Drawing on Baden-Powell's extensive archive, Playing the Game is a rich and evocative selection of his writings, on peace - a major theme throughout his career and the theme of the 2007 centenary celebrations, on his own life, from his wonderfull idiosyncratic anecdotal autobiography and includes a healthy sprinkling of some of BP's more memorable aphorisms, such as ‘I don’t mind confessing I have a weakness for hippos' and 'The man who holds the average boy’s attention for more than seven minutes is a genius', not to mention 'Knowledge without character is mere pie-crust'.
Imbued with a strong sense of the splendour and the old-school Empire feel of Baden-Powell’s work, Playing the Game offers a dazzling window into a world that’s gone, but whose legacy remains alive, not least in the 28 million members of the Scouts Association
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|Age Range:||18 Years|
About the Author
Robert Baden-Powell was born in 1857 and served in the British army in India, Afghanistan, West and South Africa. He became a national hero after his command of the siege of Mafeking during the Boer War. He founded the Scout Movement, which now boasts some 28 million members worldwide, in 1907 with twenty-five boys at an experimental scout camp on Brownsea Island. He died in Kenya in 1941.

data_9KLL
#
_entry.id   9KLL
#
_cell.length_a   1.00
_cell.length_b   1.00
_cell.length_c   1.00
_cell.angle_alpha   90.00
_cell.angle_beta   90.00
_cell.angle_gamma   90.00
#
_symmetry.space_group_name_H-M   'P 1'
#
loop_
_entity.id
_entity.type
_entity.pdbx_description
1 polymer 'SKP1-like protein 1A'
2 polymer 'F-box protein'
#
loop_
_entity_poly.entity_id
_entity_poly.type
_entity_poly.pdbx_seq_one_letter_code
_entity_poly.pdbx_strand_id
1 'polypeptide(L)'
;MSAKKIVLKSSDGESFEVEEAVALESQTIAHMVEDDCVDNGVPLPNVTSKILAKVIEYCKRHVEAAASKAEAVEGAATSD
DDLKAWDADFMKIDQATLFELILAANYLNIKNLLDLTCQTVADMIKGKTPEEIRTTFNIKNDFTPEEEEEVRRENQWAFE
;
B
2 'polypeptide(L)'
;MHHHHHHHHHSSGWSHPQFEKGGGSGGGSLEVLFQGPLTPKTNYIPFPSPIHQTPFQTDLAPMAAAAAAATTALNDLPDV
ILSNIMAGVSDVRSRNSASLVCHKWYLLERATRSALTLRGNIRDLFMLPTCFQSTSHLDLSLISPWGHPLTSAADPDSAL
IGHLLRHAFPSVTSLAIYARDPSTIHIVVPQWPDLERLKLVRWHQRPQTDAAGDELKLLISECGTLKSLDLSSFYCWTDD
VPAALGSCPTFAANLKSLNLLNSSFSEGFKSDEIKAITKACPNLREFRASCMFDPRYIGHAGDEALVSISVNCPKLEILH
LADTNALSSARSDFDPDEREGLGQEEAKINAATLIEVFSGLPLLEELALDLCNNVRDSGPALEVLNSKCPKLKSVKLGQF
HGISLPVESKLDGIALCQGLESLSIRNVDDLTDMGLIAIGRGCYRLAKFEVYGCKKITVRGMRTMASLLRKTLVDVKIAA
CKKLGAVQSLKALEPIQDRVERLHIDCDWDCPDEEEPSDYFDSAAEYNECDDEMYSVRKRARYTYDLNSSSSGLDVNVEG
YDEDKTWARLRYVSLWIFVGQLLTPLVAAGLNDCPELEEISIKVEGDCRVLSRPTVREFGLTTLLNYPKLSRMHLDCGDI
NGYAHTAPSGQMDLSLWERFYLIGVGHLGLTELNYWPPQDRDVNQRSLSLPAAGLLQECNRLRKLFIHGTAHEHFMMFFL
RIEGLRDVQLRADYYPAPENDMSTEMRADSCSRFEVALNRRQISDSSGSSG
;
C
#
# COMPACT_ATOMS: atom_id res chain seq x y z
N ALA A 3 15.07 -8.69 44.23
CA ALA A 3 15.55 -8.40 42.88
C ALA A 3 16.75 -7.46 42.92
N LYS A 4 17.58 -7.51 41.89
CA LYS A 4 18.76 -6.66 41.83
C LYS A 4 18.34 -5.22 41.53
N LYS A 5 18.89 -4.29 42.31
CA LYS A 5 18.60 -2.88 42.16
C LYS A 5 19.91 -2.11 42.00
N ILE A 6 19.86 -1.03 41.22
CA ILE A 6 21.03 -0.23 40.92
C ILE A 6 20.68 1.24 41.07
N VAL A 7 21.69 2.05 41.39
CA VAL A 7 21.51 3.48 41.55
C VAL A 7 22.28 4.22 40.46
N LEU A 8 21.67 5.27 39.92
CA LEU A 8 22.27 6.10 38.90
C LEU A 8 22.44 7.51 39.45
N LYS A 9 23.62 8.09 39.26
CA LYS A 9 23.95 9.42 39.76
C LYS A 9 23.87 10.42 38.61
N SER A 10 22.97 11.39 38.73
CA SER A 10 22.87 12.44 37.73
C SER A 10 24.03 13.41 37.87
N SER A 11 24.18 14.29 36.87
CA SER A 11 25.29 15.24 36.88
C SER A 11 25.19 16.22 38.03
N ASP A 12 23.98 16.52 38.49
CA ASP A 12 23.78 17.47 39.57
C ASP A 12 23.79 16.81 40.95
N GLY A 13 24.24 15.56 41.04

Mario Sica entered the Italian Foreign Service in 1962, serving in Asia, Australia, Europe, Africa. As Ambassador of Italy he served in Namibia, Somalia, at the OSCE in Vienna and in Egypt. He retired in 2004.
Dr Sica joined Scouting in Italy in 1947, serving in various capacities, including as International Commissioner. He was Group Scout Leader with a Swiss Group for Italian immigrants, 1978-1982. Currently a member of World Committee of ISGF (international organization of adult Scouts and Guides). Known worldwide as an editor and translator of Baden-Powell's works, he has contributed to magazines, conferences and seminars on the Scout method and Movement, Baden-Powell's thinking and the history of Scouting.